When Layla Solms reminisces about her childhood, one word comes to mind: heartbreaking. She was not abused, used, or mistreated, and her everyday needs were provided for.
But at just three years old, her mom left, overwhelmed with having a baby at age 18.
Although she recalls early memories that include her mom and dad together, those are few and far between. Most memories at a young age include Layla, her dad, and her grandparents. Since her dad needed to work, he needed assistance in caring for his daughter. So her maternal grandparents helped raise her; she even lived with them for a couple years. As a young girl, Layla didn’t see her mom much.
“We lived in the same town, but she never tried to see me,” said Layla, who, today, holds no hint of bitterness towards her mother. When she was 10, her dad remarried, and around that time she began to see her mom every other weekend. During the visits her grandma was also around, as she was very intentional in helping Layla and her mom build a relationship.
When Layla looks at her life, the years of memories and experiences are threaded together by grace. And grandparents.
“Although my dad wasn’t a Christian, he had enough sense to put me in a Christian preschool,” said Layla. Through my grandma’s influence, I became a Christian at age four.” For years, her dad made sure Layla attended church, sometimes with her paternal grandma as well. A few years later, Layla’s dad gave his heart to Jesus.
As Layla reflects on her life, God’s grace is evident. He protected her from family members who made poor choices when she was little. And when her dad remarried, she inherited a stepmother who was kind to her. Protection also existed in the form of two grandmas who faithfully prayed for her and read God’s Word and two sets of grandparents who made sure she was in church.
A mother of two teens, Layla works part-time as an administrative assistant in the Indiana North District office, as well as social media coordinator for Grace Table. She began attending The Wesleyan Church as a child, with her paternal grandparents, and has been Wesleyan ever since.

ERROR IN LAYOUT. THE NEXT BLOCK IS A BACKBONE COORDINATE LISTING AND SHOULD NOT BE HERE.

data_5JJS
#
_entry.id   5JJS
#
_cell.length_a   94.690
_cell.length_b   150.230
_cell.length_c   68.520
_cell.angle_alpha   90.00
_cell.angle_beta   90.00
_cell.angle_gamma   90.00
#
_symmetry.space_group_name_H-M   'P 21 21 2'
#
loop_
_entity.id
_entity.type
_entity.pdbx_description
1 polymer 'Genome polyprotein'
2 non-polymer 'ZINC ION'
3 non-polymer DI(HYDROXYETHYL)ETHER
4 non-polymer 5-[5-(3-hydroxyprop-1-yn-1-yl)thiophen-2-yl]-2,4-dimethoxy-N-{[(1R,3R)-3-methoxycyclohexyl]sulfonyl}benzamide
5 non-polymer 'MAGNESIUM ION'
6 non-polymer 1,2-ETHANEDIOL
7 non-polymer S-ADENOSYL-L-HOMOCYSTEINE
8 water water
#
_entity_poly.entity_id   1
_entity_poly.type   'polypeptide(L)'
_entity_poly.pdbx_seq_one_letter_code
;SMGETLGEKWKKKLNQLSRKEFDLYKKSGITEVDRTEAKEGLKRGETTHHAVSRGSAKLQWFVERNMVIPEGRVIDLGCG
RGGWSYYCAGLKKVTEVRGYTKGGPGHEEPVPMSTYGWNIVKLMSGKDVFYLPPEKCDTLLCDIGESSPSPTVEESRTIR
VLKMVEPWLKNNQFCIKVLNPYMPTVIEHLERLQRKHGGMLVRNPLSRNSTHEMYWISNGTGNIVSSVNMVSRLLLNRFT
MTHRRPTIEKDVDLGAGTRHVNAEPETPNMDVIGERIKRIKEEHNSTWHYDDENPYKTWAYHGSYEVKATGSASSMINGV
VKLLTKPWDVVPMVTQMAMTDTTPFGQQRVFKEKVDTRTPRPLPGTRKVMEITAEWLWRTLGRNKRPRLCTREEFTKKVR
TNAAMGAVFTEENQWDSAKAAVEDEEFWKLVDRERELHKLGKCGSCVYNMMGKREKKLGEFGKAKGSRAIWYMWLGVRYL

Layla has many passions, many relating to marriage and family. More specifically, she deeply values building community and friendships with women. That’s one reason she’s enthusiastic about attending ALIVE 2015 in April, the upcoming women’s conference of The Wesleyan Church.
“Let’s encourage and support each other and focus on God in the process at ALIVE,” said Layla, who is volunteering in numerous roles for the conference. Those who meet the Indiana Wesleyan University graduate can sense within minutes that she has a servant’s heart. That’s one quality that drew Andrea Summers, Wesleyan Women’s Ministries director, to her.
“I’m pretty used to finding people and asking them to help, to volunteer, to leverage their gifts for kingdom work,” said Andrea. “But every so often someone like Layla comes along who finds me and asks to help. And not the up-front ‘look at me’ kind of help. Layla, having connected immediately with the vision behind ALIVE, was willing to do whatever to make it all God wanted it to be.”
Layla’s energy, heart for women, and the way she loves the Lord all draw people to her easily. These qualities will serve her well as she assists with registration, participates with the prayer team, and, coordinates transportation, specifically for keynote speakers. Layla’s daughter, Chloe, 14, will also attend.
ALIVE will also feature Life Tracks, or breakout sessions, that will allow women to engage with and learn from others, as well as give opportunities to serve in tangible ways.
“I’m also excited to learn about opportunities we can engage in for local and international missions,” said Layla. One Life Track will focus on packing lunches for some of Nashville’s neediest residents.
Despite being a self-proclaimed introvert, those who know Layla see her quick ability to “dive in” with intentionality towards others. She looks forward to building friendships and being intentional through conversation and encouraging others at ALIVE, especially when isolation can sometimes separate women from others.
“I’m excited for the changes God can bring about in our hearts when we are just waiting openly, listening for what he has to tell us,” said Layla. “The idea that so many of us can be there at once, encouraging one another . . . a gathering of people can be good with a common focus and positive peer pressure.”